Ground penetrating radar for underground sensing in agriculture: a review
 
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Texas A&M AgriLife Research, Uvalde, Texas 78801, USA
Publication date: 2016-09-13
 
Int. Agrophys. 2016, 30(4): 533–543
 
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ABSTRACT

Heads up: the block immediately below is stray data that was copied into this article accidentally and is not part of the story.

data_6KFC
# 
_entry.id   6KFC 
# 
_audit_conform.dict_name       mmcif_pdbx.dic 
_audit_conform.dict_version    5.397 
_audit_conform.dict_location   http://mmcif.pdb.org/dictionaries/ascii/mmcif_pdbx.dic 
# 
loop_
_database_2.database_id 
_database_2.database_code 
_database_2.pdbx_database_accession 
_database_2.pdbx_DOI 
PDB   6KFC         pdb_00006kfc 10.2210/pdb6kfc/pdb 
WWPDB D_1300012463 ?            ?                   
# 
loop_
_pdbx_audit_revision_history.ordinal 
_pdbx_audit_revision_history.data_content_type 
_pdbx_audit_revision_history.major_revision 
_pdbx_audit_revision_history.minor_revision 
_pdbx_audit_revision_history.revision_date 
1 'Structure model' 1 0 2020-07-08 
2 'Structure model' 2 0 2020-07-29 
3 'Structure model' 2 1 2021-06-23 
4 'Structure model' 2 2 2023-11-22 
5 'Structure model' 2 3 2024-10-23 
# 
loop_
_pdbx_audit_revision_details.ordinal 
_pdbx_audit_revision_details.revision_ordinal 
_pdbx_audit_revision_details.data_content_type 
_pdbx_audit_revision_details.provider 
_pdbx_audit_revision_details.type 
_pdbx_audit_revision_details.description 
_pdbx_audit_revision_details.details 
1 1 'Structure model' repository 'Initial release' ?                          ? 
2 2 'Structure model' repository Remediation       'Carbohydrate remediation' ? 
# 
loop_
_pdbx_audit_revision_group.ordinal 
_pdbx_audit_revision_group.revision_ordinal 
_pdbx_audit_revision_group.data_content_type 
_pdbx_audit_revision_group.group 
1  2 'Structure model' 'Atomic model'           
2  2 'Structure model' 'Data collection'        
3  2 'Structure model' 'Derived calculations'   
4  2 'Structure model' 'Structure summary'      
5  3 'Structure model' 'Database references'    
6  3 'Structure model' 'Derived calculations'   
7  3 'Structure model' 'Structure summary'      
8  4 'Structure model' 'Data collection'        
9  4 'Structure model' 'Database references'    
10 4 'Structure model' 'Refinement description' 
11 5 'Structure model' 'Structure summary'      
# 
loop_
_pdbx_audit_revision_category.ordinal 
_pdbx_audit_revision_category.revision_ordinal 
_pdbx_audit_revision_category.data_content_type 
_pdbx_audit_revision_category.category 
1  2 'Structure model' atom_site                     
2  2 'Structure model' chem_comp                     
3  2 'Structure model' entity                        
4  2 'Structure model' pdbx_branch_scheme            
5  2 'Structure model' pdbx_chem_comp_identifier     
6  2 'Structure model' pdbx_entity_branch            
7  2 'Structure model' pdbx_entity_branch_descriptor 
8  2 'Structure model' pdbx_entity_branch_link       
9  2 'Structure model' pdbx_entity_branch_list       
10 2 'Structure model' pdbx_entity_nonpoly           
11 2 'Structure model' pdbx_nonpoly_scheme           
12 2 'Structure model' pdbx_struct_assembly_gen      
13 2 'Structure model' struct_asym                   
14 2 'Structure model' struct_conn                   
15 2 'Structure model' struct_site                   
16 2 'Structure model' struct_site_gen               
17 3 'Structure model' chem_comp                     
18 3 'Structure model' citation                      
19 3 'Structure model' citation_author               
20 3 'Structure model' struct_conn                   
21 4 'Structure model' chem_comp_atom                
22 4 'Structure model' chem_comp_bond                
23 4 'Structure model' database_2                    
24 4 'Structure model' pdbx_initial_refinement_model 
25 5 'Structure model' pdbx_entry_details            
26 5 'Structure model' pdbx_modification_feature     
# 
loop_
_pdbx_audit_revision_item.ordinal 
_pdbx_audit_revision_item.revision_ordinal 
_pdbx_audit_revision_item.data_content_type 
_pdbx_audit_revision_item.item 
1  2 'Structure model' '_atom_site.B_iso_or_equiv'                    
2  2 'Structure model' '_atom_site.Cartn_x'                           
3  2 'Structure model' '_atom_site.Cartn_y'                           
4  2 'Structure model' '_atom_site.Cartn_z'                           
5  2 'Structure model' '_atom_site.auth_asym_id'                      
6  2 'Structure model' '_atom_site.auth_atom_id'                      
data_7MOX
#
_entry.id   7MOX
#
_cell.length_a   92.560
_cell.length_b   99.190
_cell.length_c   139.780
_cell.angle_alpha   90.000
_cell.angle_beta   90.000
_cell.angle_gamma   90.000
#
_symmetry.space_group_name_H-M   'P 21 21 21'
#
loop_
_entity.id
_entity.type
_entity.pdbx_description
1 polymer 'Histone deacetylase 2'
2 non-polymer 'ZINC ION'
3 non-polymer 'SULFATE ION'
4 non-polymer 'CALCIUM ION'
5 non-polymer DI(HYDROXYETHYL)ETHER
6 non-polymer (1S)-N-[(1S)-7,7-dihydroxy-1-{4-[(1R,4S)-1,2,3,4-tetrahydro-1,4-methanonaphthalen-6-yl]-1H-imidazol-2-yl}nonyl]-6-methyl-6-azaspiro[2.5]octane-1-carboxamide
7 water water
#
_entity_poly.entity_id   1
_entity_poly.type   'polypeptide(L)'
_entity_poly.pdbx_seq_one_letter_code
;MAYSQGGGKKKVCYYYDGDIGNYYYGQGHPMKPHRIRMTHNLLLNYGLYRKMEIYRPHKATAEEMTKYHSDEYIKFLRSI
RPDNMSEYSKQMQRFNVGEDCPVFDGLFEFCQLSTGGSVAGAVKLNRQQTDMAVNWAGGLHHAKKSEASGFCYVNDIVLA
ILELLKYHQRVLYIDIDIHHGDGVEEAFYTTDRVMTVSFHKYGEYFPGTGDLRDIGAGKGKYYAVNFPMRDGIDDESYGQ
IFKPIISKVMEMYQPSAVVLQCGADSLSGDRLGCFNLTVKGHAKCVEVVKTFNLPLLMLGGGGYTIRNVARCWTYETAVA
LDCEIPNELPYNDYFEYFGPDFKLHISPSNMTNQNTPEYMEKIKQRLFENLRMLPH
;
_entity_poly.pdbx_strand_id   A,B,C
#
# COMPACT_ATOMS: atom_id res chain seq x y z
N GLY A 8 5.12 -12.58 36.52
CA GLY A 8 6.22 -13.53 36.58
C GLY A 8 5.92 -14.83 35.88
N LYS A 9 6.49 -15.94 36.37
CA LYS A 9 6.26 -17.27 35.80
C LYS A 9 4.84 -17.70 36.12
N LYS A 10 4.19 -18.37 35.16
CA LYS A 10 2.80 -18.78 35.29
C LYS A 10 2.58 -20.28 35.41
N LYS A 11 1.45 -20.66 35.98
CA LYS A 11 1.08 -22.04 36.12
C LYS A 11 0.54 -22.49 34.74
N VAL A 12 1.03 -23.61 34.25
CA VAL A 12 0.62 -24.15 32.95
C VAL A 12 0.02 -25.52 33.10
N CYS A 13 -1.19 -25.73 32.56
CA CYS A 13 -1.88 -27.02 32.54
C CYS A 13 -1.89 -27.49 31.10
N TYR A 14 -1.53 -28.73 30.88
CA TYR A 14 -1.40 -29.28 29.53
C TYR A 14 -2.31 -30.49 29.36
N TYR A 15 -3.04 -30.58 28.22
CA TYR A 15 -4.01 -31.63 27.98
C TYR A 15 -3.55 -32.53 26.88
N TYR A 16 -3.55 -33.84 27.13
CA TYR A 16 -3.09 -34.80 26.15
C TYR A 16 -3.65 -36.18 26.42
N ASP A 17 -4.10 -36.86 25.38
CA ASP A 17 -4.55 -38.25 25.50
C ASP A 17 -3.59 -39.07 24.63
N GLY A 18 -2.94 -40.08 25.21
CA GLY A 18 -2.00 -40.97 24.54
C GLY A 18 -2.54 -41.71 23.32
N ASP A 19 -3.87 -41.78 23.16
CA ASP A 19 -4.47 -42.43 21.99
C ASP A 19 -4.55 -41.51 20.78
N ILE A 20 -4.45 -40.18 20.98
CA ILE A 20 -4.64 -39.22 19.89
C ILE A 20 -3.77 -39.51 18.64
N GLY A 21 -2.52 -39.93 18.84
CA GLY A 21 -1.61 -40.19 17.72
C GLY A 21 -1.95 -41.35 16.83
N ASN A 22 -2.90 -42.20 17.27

Belowground properties strongly affect agricultural productivity. Traditional methods for quantifying belowground properties are destructive, labor-intensive and point-based. Ground penetrating radar can provide non-invasive, areal, and repeatable underground measurements. This article reviews the application of ground penetrating radar for soil and root measurements and discusses potential approaches to overcome challenges facing ground penetrating radar-based sensing in agriculture, especially for soil physical characteristics and crop root measurements. Though advanced data-analysis has been developed for ground penetrating radar-based sensing of soil moisture and soil clay content in civil engineering and geosciences, it has not been used widely in agricultural research. Also, past studies using ground penetrating radar in root research have been focused mainly on coarse root measurement. Currently, it is difficult to measure individual crop roots directly using ground penetrating radar, but it is possible to sense root cohorts within a soil volume grid as a functional constituent modifying bulk soil dielectric permittivity. Alternatively, ground penetrating radar-based sensing of soil water content, soil nutrition and texture can be utilized to inversely estimate root development by coupling soil water flow modeling with the seasonality of plant root growth patterns. Further benefits of ground penetrating radar applications in agriculture rely on the knowledge, discovery, and integration among differing disciplines adapted to research in agricultural management.
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